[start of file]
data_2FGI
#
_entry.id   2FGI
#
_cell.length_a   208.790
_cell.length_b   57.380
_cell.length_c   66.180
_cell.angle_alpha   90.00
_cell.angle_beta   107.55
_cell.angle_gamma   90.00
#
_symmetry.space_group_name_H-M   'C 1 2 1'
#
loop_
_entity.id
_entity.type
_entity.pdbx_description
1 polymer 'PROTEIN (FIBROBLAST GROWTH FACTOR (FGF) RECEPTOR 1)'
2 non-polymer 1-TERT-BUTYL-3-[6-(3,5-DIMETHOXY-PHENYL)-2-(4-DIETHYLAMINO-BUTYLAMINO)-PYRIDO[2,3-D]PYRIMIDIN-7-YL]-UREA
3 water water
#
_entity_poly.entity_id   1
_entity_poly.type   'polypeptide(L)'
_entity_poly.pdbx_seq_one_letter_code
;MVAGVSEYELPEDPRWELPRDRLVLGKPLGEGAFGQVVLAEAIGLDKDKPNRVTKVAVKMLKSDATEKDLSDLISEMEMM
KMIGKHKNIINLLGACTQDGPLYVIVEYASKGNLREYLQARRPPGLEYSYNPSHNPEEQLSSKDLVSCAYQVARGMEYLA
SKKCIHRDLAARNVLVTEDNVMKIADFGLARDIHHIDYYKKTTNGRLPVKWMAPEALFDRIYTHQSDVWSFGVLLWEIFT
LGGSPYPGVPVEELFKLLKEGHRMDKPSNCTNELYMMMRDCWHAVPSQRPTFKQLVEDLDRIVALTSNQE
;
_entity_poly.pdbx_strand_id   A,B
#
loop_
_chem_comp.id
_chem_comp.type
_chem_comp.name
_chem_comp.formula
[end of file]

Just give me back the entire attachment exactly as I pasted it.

data_2FGI
#
_entry.id   2FGI
#
_cell.length_a   208.790
_cell.length_b   57.380
_cell.length_c   66.180
_cell.angle_alpha   90.00
_cell.angle_beta   107.55
_cell.angle_gamma   90.00
#
_symmetry.space_group_name_H-M   'C 1 2 1'
#
loop_
_entity.id
_entity.type
_entity.pdbx_description
1 polymer 'PROTEIN (FIBROBLAST GROWTH FACTOR (FGF) RECEPTOR 1)'
2 non-polymer 1-TERT-BUTYL-3-[6-(3,5-DIMETHOXY-PHENYL)-2-(4-DIETHYLAMINO-BUTYLAMINO)-PYRIDO[2,3-D]PYRIMIDIN-7-YL]-UREA
3 water water
#
_entity_poly.entity_id   1
_entity_poly.type   'polypeptide(L)'
_entity_poly.pdbx_seq_one_letter_code
;MVAGVSEYELPEDPRWELPRDRLVLGKPLGEGAFGQVVLAEAIGLDKDKPNRVTKVAVKMLKSDATEKDLSDLISEMEMM
KMIGKHKNIINLLGACTQDGPLYVIVEYASKGNLREYLQARRPPGLEYSYNPSHNPEEQLSSKDLVSCAYQVARGMEYLA
SKKCIHRDLAARNVLVTEDNVMKIADFGLARDIHHIDYYKKTTNGRLPVKWMAPEALFDRIYTHQSDVWSFGVLLWEIFT
LGGSPYPGVPVEELFKLLKEGHRMDKPSNCTNELYMMMRDCWHAVPSQRPTFKQLVEDLDRIVALTSNQE
;
_entity_poly.pdbx_strand_id   A,B
#
loop_
_chem_comp.id
_chem_comp.type
_chem_comp.name
_chem_comp.formula